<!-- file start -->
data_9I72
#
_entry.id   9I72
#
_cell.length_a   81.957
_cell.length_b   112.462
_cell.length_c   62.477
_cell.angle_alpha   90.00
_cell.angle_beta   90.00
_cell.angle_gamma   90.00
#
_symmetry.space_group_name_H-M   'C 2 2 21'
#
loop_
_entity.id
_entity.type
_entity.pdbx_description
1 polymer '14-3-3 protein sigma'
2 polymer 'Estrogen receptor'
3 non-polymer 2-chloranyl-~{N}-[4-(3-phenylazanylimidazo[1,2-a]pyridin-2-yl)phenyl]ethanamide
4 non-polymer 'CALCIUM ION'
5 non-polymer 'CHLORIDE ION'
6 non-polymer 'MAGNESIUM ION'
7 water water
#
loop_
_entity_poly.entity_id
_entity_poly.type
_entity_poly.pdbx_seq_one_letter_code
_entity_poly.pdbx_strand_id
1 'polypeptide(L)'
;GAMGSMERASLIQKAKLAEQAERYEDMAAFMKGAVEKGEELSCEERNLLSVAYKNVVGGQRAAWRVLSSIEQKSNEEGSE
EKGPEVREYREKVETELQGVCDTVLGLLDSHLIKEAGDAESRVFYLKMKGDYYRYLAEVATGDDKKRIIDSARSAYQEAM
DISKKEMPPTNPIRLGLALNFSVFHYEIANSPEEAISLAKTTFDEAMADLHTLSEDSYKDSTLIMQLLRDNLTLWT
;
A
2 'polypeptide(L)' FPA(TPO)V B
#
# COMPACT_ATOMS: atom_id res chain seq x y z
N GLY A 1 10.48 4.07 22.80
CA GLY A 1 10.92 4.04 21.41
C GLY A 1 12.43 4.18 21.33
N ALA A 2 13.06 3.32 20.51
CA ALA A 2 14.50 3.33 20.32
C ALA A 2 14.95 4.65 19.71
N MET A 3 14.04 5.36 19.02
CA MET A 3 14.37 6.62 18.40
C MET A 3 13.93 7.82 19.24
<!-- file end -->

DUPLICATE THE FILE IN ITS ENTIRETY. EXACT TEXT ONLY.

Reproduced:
data_9I72
#
_entry.id   9I72
#
_cell.length_a   81.957
_cell.length_b   112.462
_cell.length_c   62.477
_cell.angle_alpha   90.00
_cell.angle_beta   90.00
_cell.angle_gamma   90.00
#
_symmetry.space_group_name_H-M   'C 2 2 21'
#
loop_
_entity.id
_entity.type
_entity.pdbx_description
1 polymer '14-3-3 protein sigma'
2 polymer 'Estrogen receptor'
3 non-polymer 2-chloranyl-~{N}-[4-(3-phenylazanylimidazo[1,2-a]pyridin-2-yl)phenyl]ethanamide
4 non-polymer 'CALCIUM ION'
5 non-polymer 'CHLORIDE ION'
6 non-polymer 'MAGNESIUM ION'
7 water water
#
loop_
_entity_poly.entity_id
_entity_poly.type
_entity_poly.pdbx_seq_one_letter_code
_entity_poly.pdbx_strand_id
1 'polypeptide(L)'
;GAMGSMERASLIQKAKLAEQAERYEDMAAFMKGAVEKGEELSCEERNLLSVAYKNVVGGQRAAWRVLSSIEQKSNEEGSE
EKGPEVREYREKVETELQGVCDTVLGLLDSHLIKEAGDAESRVFYLKMKGDYYRYLAEVATGDDKKRIIDSARSAYQEAM
DISKKEMPPTNPIRLGLALNFSVFHYEIANSPEEAISLAKTTFDEAMADLHTLSEDSYKDSTLIMQLLRDNLTLWT
;
A
2 'polypeptide(L)' FPA(TPO)V B
#
# COMPACT_ATOMS: atom_id res chain seq x y z
N GLY A 1 10.48 4.07 22.80
CA GLY A 1 10.92 4.04 21.41
C GLY A 1 12.43 4.18 21.33
N ALA A 2 13.06 3.32 20.51
CA ALA A 2 14.50 3.33 20.32
C ALA A 2 14.95 4.65 19.71
N MET A 3 14.04 5.36 19.02
CA MET A 3 14.37 6.62 18.40
C MET A 3 13.93 7.82 19.24